In the collaborative web… <ul><li>Incremental improvements on ideas </li></ul><ul><li>Small sparks light a larger fire </li></ul><ul><li>Frequent interaction among teams </li></ul><ul><li>Multiple discovery is common </li></ul><ul><li>No ownership of the Web </li></ul>
Factors that brought about crowdsourcing <ul><li>Rise of amateur class in new mode of production: open source software </li></ul><ul><li>Cheaper tools on a more powerful Internet – people have more power than ever (and more than companies might’ve wanted) </li></ul><ul><li>Evolution of online communities: efficiently organized, economically productive units </li></ul>
Communities = crowds <ul><li>“ In the realm of information production, the community is beginning to rival the corporation for primacy.” </li></ul><ul><li>Jeff Howe </li></ul><ul><li>Crowdsourcing: Tracking the rise of the amateur </li></ul>
<ul><li>The big question now: </li></ul><ul><li>Who makes up those communities/crowds? </li></ul>
“ But I thought everyone made up those communities…” <ul><li>Sense that all have access to Internet and online information society </li></ul><ul><li>Reality? </li></ul><ul><li>3% of the world’s population has access to the Internet. </li></ul>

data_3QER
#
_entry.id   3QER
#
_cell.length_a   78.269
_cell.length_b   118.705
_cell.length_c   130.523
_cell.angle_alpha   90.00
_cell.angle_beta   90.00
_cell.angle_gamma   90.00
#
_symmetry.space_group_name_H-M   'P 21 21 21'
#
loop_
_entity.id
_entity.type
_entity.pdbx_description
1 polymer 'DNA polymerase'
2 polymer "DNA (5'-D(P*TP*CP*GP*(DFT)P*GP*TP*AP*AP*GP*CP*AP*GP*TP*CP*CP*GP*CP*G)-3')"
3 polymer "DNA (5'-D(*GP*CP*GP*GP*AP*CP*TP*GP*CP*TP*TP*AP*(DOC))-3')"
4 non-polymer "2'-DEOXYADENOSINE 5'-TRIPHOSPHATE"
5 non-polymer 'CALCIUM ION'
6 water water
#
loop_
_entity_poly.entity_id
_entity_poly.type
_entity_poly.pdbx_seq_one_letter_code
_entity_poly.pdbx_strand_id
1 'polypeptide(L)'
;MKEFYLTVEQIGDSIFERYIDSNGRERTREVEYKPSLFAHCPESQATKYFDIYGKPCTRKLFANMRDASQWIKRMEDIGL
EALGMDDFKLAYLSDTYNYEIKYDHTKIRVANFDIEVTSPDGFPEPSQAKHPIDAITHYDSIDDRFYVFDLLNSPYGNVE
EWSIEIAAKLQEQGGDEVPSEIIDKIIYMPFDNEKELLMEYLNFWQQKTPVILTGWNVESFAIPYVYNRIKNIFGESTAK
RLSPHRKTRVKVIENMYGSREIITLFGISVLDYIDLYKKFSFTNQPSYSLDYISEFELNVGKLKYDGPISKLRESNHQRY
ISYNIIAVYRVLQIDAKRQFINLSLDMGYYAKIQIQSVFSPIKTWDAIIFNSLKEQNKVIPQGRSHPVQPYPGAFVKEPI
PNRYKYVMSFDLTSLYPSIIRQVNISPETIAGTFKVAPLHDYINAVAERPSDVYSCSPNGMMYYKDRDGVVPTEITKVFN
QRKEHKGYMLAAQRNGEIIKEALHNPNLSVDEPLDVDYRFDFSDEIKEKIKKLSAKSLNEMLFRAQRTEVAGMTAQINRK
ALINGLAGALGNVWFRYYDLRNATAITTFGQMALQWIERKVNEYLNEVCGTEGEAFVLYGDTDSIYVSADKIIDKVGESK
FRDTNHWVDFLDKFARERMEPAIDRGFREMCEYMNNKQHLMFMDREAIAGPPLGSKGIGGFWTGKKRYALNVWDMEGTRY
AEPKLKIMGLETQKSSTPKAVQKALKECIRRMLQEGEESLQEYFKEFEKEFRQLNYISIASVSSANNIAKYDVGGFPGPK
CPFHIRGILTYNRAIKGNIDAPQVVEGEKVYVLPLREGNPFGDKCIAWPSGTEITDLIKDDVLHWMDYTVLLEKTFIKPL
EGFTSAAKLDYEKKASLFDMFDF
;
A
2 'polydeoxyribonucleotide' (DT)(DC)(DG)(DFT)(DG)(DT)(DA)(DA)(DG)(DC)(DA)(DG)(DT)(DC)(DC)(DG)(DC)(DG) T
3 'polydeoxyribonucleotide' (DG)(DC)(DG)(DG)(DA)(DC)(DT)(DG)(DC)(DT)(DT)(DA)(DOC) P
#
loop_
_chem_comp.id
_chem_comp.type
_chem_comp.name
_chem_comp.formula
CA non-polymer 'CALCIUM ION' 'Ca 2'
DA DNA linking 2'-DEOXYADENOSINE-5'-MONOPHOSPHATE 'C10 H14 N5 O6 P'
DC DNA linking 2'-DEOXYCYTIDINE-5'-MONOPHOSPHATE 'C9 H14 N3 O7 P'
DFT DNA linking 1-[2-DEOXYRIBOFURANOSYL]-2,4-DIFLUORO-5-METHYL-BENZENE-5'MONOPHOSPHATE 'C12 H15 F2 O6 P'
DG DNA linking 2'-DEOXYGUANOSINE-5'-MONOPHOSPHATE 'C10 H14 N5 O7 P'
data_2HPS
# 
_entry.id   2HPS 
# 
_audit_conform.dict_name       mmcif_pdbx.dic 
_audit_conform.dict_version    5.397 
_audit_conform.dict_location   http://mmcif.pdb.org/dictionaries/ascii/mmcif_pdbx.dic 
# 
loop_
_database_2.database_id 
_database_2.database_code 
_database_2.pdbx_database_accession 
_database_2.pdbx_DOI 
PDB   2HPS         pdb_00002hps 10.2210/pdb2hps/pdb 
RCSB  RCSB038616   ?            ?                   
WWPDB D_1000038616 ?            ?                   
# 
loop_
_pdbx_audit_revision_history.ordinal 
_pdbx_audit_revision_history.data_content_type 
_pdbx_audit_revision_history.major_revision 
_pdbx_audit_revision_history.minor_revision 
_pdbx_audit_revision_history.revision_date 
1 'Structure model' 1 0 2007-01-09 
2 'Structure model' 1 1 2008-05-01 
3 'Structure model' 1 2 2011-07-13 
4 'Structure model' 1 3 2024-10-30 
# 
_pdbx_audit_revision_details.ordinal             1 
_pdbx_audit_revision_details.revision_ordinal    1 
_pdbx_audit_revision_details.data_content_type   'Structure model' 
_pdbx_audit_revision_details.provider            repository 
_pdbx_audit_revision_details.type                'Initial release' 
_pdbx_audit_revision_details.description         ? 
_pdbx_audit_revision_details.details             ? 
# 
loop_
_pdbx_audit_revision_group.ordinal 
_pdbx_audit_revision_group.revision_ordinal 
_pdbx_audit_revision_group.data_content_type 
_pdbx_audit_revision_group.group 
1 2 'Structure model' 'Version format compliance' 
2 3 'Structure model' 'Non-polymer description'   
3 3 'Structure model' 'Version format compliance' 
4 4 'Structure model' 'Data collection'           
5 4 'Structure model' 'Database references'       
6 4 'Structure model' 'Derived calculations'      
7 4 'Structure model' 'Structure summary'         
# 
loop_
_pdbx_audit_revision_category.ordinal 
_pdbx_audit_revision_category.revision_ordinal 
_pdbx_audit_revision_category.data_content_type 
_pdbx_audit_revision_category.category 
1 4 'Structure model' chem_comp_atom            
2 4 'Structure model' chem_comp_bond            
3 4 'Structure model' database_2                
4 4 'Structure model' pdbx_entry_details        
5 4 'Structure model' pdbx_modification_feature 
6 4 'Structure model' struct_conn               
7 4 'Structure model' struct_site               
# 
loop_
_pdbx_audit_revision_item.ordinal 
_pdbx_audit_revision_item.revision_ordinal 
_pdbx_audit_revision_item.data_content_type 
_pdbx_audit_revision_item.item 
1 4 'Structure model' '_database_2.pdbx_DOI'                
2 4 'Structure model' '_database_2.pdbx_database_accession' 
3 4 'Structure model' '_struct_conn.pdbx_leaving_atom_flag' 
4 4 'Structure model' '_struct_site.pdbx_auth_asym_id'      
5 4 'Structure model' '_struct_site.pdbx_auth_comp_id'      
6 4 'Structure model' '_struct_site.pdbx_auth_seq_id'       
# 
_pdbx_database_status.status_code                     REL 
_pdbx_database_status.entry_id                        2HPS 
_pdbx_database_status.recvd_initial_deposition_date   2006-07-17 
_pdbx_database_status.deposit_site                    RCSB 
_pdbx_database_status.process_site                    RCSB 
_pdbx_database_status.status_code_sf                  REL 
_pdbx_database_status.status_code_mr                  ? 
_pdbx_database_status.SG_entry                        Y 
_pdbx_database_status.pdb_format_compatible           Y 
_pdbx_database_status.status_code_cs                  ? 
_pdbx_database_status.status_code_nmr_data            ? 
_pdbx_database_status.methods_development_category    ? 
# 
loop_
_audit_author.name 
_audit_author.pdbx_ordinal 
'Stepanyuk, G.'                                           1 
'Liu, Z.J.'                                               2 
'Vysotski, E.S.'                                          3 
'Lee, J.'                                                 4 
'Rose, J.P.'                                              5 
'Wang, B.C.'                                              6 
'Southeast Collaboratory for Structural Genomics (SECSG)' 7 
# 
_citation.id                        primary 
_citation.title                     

The hegemonic web? <ul><li>“ Many studies on the digital divide indicate the typical web user is likely to be white, middle- or upper-class, English speaking, higher educated, and with high-speed connections.” </li></ul><ul><li>Brabham, 86 </li></ul>
What is the effect of communication technologies claiming to be worldwide but actually being quite inaccessible to 97%+ of the world?
<ul><li>“ Communication technologies claim to be erasing boundaries when in fact they may be creating and reinscribing the same hierarchies between rich and poor, male and female, young and old, citizen and non-citizen and, of course, First and Third World .” </li></ul><ul><li>Leda M. Cooks and Kirsten Isgro </li></ul><ul><li>A Space Less Travelled: Positioning Gender in Information and Communication Technology (ICT) Development </li></ul>
Creators & consumers of UGC <ul><ul><li>Males are more active than females </li></ul></ul><ul><ul><li>18 to 29 year olds are the most active </li></ul></ul><ul><li>Pew studies: “Annual Gadgets Survey 2007,” “Online Video,” “Usage Over Time” </li></ul>
Something to think about <ul><li>Crowdsourcing.typepad.com (Howe): </li></ul><ul><li>“ The conventional corporation isn’t going away any time soon, but hegemony is certainly under attack.” (May 1, 2008) </li></ul><ul><li>Is this true? Is hegemony (the preeminence of one group over others) under attack? If not, what does Howe’s statement mean for those not in the position of power? </li></ul>
Something to think about <ul><li>Does a real problem exist re: gendered technology/Web-based tools – or am I just trying to pick a fight? </li></ul>